As a mom of a twenty-two year old daughter, I worry about the sexual harassment and inappropriate conduct stories coming out in the news seemingly every day. I’ve had many conversations with my daughter about the importance of speaking up and together we have applauded when victims are heard and perpetrators are given their just punishments. I worry about her safety and the circumstances she may encounter in the future.

But I am also a mom of two teenage boys and I worry about them too. This morning when my son asked me, “Mom, do you think ALL men are jerks?” I realized boys are affected by these stories in the news, too. My son described how everyone at school was talking about these sexual harassment stories and hating on men in general. He was getting the feeling that just because he was a male, he was being lumped into the category of “jerk,” that he was guilty simply due to his gender.

I started to think about how it must feel to be a boy in this current climate. These young guys are watching their male role models fall from grace on nearly a daily basis. They see men who are supposed to be good guys turn out to be jerks (and worse). They are listening to the deserving outrage of females but also to plenty of male bashing as well. Is this affecting the way they view themselves and their gender in general? By making broad statements such as, “All men are jerks,” we run the risk of damaging our sons’ self-concepts and creating a self-fulfilling prophecy.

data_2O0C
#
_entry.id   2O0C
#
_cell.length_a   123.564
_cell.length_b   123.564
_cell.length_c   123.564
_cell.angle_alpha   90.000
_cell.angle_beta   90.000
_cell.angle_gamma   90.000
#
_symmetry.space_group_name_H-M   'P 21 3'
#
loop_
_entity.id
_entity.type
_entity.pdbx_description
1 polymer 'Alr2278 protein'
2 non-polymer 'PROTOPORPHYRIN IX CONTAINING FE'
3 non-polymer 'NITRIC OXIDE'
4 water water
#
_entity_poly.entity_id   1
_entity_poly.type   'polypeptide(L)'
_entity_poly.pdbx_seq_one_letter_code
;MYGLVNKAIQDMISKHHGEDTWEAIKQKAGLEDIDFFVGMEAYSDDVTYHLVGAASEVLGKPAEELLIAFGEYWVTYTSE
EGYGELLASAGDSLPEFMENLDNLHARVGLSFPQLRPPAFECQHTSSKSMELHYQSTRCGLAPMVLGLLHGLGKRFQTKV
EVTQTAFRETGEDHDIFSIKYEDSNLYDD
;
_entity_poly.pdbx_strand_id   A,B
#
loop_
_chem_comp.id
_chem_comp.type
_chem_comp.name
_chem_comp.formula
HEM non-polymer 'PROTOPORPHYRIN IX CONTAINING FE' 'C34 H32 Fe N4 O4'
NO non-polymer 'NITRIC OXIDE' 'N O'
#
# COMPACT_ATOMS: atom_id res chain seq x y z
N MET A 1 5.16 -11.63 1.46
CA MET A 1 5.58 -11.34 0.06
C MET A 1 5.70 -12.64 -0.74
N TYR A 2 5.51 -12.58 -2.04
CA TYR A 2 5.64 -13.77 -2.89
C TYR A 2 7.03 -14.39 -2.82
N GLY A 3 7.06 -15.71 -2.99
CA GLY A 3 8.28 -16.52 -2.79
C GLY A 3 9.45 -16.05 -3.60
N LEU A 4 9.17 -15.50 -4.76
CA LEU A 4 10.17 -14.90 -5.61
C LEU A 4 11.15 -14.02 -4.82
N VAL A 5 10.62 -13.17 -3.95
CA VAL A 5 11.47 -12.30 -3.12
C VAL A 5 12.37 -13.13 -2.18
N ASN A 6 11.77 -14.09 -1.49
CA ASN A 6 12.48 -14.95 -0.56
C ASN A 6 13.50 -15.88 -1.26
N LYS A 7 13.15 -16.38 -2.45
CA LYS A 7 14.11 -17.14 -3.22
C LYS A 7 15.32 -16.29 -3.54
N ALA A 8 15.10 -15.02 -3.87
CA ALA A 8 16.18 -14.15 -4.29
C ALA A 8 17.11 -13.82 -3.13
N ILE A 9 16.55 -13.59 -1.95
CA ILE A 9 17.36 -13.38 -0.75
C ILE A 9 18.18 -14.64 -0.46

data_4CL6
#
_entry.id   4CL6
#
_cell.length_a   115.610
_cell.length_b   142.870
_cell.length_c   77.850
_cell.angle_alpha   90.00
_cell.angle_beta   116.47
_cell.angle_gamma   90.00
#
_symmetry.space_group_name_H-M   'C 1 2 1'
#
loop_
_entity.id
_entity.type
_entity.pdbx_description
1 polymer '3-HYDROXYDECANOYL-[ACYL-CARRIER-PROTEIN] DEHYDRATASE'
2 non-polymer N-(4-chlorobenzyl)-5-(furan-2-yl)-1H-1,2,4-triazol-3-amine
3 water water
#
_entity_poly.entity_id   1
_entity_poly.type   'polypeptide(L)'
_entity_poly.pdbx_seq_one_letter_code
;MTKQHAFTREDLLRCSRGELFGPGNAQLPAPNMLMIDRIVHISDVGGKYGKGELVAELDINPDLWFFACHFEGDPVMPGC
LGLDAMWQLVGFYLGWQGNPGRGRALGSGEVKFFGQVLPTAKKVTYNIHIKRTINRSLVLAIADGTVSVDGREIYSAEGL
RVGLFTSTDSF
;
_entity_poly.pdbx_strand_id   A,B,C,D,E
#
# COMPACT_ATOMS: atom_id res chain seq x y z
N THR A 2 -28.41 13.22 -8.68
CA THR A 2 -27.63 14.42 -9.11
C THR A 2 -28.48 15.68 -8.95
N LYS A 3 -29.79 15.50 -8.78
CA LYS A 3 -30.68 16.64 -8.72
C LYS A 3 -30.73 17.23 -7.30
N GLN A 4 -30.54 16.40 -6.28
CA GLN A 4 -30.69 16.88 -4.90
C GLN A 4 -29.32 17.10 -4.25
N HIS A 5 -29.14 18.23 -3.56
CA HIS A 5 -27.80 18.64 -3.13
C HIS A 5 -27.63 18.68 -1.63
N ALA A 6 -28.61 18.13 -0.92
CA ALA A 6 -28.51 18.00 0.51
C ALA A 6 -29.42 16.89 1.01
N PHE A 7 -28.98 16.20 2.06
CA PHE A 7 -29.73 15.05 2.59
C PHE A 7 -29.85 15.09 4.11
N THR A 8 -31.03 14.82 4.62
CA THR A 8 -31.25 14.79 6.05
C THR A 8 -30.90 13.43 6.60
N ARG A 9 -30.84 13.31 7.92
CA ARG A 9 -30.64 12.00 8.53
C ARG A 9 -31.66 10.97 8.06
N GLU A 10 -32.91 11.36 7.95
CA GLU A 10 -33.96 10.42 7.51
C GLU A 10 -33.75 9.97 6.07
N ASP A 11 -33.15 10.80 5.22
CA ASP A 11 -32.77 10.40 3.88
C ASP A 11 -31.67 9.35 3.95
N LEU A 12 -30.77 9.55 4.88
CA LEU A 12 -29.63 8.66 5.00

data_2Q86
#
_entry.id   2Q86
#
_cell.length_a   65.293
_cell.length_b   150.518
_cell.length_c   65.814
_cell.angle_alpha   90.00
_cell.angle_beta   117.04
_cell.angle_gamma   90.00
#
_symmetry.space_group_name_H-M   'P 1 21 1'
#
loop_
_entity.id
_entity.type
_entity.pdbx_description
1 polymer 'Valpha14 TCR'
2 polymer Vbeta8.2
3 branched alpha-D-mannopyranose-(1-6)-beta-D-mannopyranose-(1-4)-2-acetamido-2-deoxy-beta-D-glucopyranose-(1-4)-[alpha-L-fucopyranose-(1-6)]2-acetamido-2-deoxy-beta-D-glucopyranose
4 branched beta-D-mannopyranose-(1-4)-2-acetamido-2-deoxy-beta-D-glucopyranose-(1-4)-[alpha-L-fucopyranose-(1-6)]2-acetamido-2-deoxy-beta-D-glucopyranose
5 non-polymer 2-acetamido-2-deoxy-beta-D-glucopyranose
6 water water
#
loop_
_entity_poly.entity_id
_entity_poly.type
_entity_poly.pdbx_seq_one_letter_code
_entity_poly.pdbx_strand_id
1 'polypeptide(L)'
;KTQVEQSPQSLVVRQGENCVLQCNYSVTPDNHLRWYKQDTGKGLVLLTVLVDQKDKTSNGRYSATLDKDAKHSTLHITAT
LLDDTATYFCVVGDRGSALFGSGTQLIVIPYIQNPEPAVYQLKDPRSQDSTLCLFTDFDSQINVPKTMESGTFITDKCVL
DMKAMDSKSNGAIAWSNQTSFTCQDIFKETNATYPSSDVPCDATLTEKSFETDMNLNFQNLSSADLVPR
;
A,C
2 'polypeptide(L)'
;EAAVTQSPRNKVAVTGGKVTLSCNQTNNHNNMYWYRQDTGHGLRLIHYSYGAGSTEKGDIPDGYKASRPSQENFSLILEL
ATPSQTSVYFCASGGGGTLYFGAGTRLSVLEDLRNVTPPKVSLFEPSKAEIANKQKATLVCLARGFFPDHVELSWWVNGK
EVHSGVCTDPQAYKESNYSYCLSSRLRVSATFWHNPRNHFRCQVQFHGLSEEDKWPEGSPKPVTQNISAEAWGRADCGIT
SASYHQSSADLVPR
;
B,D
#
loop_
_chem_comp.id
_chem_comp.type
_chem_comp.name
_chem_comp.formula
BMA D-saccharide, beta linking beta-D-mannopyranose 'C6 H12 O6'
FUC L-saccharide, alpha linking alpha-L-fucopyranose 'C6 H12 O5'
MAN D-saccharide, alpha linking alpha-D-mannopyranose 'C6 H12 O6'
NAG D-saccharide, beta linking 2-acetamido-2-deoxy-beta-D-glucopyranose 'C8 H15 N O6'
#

While it is so important to talk to our girls about sexual harassment and how to deal with it, it is equally important to talk to our boys about it as well. How can we help them see that a few bad apples don’t spoil the entire bushel? How do we ensure that they understand appropriate sexual boundaries and develop respect for women? As always, education and communication are the keys. We can use these stories in the news to spur difficult yet important conversations.

We can help preserve our sons’ self-esteems while educating them at the same time. It’s important to convey to them, “You are not a jerk just because you are a guy.” There are still plenty of good guys out there who do not do these things, just look at your dad, your uncles, your grandpa. Follow their example.

We can help them understand that women are angry and they deserve to be–but it doesn’t mean they hate all men.

We must teach our boys to be the good guys–to protect, support, and respect women and to stand up to the men who are behaving badly.

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